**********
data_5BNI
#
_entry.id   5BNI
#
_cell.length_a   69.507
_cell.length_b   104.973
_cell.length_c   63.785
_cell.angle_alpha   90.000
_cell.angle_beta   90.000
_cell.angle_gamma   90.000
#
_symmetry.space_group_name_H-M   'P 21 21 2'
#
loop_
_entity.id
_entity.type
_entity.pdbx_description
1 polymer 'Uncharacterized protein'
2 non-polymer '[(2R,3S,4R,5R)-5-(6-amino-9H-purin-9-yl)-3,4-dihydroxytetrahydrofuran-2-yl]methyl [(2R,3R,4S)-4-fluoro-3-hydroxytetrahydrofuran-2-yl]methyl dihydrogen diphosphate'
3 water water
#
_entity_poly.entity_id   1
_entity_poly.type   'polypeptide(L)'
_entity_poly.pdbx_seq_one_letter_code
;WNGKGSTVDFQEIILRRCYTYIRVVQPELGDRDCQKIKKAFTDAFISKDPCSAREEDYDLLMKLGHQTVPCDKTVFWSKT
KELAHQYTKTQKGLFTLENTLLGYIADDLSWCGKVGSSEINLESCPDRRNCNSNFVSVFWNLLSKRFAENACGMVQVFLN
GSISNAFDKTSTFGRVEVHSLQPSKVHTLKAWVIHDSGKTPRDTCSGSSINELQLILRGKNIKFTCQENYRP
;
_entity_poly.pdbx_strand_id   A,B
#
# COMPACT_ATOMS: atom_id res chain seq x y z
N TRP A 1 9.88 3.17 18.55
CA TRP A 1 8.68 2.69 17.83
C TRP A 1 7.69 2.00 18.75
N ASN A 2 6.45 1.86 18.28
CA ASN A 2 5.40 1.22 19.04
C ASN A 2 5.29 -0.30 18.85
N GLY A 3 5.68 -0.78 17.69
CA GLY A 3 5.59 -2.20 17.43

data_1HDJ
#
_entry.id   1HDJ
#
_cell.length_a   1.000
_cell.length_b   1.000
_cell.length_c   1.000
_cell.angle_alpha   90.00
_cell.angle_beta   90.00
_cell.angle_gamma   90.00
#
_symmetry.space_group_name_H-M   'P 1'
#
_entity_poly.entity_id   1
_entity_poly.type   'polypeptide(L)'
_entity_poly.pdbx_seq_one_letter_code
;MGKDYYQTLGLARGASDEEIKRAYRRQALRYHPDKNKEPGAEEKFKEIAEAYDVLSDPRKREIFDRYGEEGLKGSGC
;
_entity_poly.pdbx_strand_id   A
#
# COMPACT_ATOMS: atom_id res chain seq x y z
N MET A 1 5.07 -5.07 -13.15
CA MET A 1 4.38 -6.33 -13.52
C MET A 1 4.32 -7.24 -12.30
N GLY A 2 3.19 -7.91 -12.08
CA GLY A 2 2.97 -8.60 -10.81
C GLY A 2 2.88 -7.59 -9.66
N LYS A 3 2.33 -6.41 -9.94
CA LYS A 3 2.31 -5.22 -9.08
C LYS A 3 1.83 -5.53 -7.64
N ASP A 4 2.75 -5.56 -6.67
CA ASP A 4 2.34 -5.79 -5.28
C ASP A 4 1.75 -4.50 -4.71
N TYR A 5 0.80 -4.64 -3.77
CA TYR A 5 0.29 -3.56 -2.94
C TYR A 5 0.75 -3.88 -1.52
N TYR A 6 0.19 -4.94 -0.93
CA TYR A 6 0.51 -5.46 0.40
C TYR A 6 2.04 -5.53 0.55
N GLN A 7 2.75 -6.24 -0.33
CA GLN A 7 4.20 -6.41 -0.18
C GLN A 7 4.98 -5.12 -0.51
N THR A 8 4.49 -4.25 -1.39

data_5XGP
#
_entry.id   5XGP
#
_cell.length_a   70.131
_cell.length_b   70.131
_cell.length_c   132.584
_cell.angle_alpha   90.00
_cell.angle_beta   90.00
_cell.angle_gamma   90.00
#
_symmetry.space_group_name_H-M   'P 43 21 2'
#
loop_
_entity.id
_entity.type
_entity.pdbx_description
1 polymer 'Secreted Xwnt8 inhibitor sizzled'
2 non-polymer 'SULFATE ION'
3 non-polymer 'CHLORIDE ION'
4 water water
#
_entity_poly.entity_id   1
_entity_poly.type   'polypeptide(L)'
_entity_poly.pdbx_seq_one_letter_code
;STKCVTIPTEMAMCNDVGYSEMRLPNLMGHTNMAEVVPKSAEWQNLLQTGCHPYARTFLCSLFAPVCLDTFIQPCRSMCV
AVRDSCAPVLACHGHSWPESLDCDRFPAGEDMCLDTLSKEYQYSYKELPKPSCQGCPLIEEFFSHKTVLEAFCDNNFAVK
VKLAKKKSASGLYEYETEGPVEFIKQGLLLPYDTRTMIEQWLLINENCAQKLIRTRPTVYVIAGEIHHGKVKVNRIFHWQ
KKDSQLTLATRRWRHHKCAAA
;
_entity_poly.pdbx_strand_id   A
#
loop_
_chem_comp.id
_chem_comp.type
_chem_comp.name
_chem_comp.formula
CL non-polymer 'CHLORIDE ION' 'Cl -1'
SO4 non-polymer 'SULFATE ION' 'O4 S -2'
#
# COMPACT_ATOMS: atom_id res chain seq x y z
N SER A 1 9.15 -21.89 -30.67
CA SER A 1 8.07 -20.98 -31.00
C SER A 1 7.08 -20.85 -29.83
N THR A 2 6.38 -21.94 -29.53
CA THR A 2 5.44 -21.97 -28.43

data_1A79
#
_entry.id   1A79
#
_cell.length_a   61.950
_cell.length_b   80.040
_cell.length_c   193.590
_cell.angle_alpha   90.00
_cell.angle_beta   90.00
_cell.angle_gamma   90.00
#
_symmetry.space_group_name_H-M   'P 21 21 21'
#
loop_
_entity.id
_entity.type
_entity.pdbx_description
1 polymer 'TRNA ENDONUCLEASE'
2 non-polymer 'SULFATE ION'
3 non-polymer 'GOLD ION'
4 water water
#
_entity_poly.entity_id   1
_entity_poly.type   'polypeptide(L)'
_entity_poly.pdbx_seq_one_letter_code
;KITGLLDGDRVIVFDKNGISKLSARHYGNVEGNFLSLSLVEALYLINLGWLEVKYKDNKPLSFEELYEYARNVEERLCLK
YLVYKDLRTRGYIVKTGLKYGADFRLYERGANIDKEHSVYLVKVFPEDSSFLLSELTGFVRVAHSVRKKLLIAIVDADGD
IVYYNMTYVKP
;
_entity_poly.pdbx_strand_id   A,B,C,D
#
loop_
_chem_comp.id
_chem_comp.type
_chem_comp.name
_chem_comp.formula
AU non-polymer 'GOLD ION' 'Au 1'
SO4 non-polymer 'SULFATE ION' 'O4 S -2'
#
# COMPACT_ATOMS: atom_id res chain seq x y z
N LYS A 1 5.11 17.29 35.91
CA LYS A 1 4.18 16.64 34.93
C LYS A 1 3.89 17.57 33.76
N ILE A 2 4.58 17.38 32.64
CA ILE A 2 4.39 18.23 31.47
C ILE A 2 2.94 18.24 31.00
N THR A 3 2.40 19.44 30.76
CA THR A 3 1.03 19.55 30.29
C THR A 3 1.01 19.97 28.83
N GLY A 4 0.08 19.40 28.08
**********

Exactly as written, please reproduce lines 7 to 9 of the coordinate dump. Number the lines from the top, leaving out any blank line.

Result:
_cell.length_c   63.785
_cell.angle_alpha   90.000
_cell.angle_beta   90.000